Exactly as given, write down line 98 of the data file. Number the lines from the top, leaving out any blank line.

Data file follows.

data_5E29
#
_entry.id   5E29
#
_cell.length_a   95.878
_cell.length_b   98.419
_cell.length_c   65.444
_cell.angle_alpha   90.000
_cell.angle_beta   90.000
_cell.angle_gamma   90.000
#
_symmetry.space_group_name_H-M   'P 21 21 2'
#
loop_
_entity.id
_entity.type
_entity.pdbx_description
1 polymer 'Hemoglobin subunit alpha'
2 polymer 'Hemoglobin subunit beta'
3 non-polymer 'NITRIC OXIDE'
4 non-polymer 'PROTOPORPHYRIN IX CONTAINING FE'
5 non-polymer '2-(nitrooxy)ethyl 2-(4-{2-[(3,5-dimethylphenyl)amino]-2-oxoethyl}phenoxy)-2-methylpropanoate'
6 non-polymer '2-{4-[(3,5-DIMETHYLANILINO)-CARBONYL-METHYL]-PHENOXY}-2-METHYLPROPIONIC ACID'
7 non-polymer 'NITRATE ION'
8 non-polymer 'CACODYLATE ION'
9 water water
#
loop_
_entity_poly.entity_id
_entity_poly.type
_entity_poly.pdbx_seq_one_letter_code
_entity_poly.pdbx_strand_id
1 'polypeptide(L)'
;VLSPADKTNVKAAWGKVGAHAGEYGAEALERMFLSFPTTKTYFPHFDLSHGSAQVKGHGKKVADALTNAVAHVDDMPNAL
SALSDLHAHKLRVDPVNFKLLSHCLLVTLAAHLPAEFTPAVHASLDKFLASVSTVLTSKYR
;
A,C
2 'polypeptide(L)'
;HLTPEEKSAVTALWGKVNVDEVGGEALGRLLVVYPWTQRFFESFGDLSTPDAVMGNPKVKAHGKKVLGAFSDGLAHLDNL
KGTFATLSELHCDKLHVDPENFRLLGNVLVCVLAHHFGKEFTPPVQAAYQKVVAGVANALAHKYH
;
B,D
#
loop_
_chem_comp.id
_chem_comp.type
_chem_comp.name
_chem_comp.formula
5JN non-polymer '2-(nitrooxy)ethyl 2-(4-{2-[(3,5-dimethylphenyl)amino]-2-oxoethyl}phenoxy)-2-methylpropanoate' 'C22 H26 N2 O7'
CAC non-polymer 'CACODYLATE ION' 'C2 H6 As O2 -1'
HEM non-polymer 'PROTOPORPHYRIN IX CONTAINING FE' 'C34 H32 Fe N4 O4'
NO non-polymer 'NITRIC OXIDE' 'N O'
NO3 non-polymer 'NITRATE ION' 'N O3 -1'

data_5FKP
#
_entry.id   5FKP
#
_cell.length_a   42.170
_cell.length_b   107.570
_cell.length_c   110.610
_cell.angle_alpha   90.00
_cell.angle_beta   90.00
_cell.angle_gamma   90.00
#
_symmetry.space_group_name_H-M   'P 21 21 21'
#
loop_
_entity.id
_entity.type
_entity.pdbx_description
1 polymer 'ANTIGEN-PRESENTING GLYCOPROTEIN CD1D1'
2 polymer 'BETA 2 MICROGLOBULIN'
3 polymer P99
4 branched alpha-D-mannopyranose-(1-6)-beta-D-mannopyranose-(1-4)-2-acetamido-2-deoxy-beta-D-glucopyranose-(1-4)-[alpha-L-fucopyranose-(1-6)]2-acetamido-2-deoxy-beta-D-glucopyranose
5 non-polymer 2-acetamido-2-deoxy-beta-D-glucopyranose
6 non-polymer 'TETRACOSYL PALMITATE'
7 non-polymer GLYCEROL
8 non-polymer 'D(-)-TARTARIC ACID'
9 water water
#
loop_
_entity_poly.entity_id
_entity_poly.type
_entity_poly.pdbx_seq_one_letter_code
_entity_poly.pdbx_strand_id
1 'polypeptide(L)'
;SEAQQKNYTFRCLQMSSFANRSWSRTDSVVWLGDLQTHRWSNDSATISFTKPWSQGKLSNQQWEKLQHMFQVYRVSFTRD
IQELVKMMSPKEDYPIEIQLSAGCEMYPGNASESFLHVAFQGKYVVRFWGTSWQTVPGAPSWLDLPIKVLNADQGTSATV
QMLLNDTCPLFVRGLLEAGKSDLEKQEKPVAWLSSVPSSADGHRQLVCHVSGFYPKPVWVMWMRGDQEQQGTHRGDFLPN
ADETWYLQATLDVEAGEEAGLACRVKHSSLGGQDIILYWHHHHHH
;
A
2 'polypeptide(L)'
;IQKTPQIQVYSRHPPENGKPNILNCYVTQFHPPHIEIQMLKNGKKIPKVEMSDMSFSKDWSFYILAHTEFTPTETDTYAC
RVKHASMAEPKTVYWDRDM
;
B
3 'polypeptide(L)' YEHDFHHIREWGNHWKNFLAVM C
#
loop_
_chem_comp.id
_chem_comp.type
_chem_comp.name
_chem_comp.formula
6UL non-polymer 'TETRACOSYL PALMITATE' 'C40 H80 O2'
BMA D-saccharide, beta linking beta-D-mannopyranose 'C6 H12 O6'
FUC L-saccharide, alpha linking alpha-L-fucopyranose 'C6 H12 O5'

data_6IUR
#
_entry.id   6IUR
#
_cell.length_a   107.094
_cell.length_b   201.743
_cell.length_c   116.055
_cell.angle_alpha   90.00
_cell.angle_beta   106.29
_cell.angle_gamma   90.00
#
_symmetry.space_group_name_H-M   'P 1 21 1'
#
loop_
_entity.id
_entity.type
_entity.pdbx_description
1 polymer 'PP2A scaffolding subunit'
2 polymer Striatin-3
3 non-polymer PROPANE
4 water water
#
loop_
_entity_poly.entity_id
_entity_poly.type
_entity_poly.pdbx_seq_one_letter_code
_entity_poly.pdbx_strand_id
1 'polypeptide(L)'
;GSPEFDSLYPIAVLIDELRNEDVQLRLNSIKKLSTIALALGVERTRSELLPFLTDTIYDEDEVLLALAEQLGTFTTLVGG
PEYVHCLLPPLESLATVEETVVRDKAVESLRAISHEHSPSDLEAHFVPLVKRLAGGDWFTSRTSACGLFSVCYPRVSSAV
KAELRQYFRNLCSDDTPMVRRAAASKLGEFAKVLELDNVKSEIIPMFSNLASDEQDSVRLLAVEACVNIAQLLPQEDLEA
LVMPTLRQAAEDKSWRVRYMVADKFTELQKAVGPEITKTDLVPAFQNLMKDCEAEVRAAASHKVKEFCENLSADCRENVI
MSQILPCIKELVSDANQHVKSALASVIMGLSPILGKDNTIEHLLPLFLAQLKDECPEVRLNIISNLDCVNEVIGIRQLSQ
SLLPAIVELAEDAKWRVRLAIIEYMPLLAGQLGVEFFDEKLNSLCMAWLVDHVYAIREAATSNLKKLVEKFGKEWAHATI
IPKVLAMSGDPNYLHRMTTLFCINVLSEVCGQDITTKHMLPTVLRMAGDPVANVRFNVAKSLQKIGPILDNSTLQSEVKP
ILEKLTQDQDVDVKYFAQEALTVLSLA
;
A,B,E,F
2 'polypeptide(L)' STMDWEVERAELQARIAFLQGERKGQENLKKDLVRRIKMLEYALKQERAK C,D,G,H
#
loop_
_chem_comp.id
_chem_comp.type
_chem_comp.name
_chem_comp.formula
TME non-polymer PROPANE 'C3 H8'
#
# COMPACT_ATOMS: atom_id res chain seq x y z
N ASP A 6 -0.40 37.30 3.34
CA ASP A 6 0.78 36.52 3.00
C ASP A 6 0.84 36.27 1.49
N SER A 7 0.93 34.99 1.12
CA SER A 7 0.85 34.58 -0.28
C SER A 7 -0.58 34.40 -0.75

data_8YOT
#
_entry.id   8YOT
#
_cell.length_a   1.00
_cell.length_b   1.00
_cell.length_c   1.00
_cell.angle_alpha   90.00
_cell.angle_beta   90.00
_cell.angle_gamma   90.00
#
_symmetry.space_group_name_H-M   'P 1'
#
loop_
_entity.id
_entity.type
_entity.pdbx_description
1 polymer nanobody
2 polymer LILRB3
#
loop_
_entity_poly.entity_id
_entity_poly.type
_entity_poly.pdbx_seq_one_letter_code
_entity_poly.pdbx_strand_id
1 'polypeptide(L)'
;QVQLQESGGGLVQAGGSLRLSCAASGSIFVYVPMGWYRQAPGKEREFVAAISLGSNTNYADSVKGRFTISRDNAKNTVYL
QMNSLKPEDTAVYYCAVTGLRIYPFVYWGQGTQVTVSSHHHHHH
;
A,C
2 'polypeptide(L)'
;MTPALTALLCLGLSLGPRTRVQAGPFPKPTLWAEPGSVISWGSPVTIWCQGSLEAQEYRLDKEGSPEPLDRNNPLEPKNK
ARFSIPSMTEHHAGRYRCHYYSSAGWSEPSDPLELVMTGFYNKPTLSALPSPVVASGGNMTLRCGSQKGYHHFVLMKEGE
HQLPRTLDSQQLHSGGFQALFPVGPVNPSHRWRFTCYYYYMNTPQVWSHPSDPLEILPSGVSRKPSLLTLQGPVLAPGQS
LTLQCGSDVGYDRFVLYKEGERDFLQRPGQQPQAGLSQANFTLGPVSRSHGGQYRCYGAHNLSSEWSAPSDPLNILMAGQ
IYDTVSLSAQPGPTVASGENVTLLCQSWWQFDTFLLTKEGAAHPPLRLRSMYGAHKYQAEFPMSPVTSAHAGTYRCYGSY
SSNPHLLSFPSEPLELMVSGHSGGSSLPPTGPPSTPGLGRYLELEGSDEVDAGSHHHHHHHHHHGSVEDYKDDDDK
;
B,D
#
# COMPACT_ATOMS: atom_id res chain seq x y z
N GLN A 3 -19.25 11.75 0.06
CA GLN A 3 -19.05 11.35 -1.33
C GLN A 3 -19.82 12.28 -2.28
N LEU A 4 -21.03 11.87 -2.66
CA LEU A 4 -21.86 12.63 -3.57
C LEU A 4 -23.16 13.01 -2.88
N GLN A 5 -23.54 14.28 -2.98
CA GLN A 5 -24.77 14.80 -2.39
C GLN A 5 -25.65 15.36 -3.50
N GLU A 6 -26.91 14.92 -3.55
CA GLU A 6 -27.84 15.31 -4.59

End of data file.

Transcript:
3 'polypeptide(L)' YEHDFHHIREWGNHWKNFLAVM C